Feature - The Ghost of Christmas Presents 

Shoppin’ in the Hood, part 1

By G.D. Maxwell

On the first day of Giving, my true love gave to me….

The first day of what?

Call it pragmatism, call it godless heathenism, but whatever you do, don’t call it Christmas. The politically correct bureaucrats have officially caught up with what all of us have known since the first time we longingly – and greedily – absorbed the kids’ pages at the back of the Eaton’s catalogue. Christmas is all about presents.

For most of us, that reality only produces a twinge of Judaeo-Christian guilt and a vague, primordial worry about how hot our afterlife is likely to be. But thanks to our very très outlook we can indulge in this seasonal greedfest with official blessings and without worry of alienating our multicultural mosaic. Happy Givingmas everybody.

Being among the shopping-challenged but also believing in stretching personal limits, I’m here to make your holiday – whatever you call it – gift giving much, much easier. What follows are all kinds of things that caught my eye and tickled my fancy shopping around our happy, albeit snowless, mountain home.

This year, more than ever, we should think nice thoughts about shopping locally and supporting the merchants who employ us. Shoppers to your marks, get set, shop baby, shop.

It’s Not the Size That Matters

If your workload, and hence your paycheque, isn’t quite what you were expecting, fear not. Lots of great stuff out there under twenty-five bucks. Drown your own, or your best friend’s sorrows in a sugar high from Glass Elevator in Marketplace. From the hard to find, authentic British Cadbury bars – Dairy Milk, Whole Nut or Fruit & Nut – $4.23 for a 125 gram bar, to the equally obscure Rountree Fruit Gums or Pastilles, $1.49, you can keep the Brit in your life, and the dentist in his or her life, happy.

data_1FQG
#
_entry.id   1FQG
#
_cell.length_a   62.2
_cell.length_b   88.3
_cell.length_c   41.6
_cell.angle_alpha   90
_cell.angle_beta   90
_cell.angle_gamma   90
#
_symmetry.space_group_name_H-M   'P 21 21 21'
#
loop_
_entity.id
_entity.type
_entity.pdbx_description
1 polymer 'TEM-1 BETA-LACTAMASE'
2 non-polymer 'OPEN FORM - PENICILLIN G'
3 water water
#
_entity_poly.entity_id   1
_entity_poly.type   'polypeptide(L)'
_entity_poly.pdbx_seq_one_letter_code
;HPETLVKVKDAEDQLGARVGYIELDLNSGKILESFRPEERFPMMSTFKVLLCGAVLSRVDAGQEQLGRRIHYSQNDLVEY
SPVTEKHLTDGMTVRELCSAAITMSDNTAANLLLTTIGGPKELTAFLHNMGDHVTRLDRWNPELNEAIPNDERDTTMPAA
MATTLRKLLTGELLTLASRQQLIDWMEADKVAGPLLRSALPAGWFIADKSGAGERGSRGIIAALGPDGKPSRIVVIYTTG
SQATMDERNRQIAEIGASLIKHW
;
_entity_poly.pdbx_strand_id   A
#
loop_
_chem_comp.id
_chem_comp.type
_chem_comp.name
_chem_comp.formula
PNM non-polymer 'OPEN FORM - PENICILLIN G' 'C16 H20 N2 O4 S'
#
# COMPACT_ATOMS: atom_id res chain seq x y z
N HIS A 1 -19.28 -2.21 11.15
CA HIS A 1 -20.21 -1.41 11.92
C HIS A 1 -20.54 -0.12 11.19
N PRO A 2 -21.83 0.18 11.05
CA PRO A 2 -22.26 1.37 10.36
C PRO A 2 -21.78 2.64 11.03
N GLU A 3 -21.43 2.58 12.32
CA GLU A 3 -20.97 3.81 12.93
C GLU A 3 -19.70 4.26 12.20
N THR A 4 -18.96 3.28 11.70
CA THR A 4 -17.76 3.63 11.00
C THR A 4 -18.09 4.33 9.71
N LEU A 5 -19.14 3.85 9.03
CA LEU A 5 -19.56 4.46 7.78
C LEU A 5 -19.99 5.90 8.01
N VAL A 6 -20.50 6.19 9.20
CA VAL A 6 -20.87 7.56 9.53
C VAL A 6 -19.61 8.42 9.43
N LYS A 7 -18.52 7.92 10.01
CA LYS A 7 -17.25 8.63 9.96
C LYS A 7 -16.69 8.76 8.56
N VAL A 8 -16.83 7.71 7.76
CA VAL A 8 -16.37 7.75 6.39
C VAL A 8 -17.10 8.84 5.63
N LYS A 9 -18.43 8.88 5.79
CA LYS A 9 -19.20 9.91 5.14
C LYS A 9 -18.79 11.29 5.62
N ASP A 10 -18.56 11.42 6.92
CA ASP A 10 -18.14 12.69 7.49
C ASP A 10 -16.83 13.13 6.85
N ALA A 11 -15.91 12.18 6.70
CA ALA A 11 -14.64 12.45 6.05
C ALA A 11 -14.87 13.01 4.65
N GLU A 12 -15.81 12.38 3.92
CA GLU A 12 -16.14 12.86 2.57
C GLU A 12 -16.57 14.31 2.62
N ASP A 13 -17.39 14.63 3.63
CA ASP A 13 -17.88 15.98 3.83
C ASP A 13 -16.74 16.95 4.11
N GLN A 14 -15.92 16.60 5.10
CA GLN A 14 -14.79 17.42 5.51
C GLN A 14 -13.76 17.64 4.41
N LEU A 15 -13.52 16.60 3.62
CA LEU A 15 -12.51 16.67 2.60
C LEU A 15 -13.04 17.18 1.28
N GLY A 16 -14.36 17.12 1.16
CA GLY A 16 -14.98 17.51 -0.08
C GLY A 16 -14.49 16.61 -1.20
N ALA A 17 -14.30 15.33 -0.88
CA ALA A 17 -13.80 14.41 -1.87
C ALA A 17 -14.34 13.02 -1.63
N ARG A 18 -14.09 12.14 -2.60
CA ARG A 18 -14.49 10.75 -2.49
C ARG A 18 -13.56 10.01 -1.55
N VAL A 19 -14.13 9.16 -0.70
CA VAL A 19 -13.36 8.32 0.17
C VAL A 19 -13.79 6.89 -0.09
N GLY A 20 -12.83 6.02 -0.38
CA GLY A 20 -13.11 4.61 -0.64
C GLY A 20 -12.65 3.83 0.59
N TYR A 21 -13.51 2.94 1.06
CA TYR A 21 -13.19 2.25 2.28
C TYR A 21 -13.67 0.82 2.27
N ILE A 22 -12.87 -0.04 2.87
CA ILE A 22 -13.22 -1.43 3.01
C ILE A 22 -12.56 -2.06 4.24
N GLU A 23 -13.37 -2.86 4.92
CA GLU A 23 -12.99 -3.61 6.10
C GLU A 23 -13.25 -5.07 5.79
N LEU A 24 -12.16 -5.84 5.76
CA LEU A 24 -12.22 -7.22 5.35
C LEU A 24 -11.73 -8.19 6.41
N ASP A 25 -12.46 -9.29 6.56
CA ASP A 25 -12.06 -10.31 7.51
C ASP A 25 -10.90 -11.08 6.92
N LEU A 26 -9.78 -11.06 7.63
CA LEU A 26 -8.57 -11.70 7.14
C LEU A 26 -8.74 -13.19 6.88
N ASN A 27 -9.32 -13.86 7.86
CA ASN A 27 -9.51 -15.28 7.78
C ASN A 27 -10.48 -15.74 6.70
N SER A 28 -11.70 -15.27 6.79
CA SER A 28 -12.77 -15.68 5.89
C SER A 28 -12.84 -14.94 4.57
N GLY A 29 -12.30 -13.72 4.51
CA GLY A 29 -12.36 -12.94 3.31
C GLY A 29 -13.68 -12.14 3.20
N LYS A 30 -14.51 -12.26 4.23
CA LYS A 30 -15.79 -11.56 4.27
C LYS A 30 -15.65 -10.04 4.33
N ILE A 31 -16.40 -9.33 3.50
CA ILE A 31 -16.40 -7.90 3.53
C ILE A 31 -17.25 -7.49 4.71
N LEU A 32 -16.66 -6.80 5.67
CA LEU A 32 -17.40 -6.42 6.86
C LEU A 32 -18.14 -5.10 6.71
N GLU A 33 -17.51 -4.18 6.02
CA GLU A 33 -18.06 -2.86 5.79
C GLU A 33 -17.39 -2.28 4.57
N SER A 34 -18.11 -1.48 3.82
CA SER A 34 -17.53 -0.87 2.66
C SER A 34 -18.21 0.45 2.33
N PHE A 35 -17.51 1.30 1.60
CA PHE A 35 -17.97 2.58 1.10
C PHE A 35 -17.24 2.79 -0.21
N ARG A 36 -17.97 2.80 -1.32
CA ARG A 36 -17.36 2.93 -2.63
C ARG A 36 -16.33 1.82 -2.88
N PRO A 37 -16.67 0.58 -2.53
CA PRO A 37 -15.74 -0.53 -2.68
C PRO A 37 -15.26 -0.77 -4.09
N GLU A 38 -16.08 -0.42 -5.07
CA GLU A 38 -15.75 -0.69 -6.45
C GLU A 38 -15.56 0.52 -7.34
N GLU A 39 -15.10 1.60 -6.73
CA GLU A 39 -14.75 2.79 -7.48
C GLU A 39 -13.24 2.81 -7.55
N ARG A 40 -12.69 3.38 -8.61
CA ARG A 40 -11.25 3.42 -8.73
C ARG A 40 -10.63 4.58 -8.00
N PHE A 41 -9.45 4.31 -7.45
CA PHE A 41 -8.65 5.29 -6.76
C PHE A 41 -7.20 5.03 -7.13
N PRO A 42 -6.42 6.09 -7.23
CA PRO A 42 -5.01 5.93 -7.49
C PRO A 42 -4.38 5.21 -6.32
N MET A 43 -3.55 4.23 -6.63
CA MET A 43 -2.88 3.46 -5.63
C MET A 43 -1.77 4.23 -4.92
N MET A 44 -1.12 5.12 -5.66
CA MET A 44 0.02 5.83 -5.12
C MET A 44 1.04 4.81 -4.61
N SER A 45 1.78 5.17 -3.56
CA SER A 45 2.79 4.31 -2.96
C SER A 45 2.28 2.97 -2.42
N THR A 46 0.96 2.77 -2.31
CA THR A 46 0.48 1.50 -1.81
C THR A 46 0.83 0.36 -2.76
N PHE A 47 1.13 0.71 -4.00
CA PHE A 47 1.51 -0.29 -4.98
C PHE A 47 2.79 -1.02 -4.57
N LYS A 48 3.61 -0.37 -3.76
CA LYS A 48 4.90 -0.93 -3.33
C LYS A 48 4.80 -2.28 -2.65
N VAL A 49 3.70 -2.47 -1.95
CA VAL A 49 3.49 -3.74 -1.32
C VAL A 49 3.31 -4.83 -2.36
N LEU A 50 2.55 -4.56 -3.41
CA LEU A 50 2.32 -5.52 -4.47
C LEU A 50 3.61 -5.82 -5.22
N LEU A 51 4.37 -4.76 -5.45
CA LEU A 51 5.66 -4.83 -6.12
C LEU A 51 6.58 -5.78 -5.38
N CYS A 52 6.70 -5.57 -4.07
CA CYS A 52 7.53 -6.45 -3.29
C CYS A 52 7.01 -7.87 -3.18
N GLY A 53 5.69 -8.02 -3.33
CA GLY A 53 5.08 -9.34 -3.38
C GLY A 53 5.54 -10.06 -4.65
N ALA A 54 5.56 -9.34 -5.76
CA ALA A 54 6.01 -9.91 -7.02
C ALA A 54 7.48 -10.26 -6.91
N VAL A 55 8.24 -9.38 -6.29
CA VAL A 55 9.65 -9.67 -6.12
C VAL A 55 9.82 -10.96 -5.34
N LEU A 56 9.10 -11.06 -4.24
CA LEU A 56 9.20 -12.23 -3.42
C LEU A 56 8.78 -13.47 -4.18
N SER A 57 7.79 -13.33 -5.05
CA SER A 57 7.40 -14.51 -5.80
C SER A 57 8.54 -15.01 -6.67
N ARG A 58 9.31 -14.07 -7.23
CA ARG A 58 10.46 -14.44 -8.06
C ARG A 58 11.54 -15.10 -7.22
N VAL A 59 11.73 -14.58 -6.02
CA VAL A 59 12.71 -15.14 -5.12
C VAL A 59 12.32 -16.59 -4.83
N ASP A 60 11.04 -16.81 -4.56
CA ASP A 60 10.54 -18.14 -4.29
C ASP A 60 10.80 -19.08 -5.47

For the rest of us, the most underrated candy in the world, Necco wafers, are $1.35 for a large roll or Pez dispensers in every Disney character imaginable will set you back four bucks. Bizarre flavour junkies can make for the Jelly Belly jelly bean display and eat themselves silly on buttered popcorn or hot cinnamon – better yet, both at the same time – morsels for $2.50/100 grams.

Next door, the Escape Route stocks more than you might think to tickle the gear junkie in your life even when funds are tight. Wigwam Merino wool sox will warm anyone’s toes for $14.60. Pulsar keyring lights emit a blinding white beam from a tiny LED, $19.90. Everyone needs more Lexan in their lives, particularly when it comes in jewel colours, $11.95 for a one litre bottle. And if you live with a climber, keep their hands dry and grippy with Metolius super chalk – $3.50 for 2 ounces or $6.95 for a quarter pound – and their watch intact with Roc Bloc’s nifty watch cover. It slips onto a watch strap and velcros down to protect the crystal from getting smeared against their favourite climb, $10.


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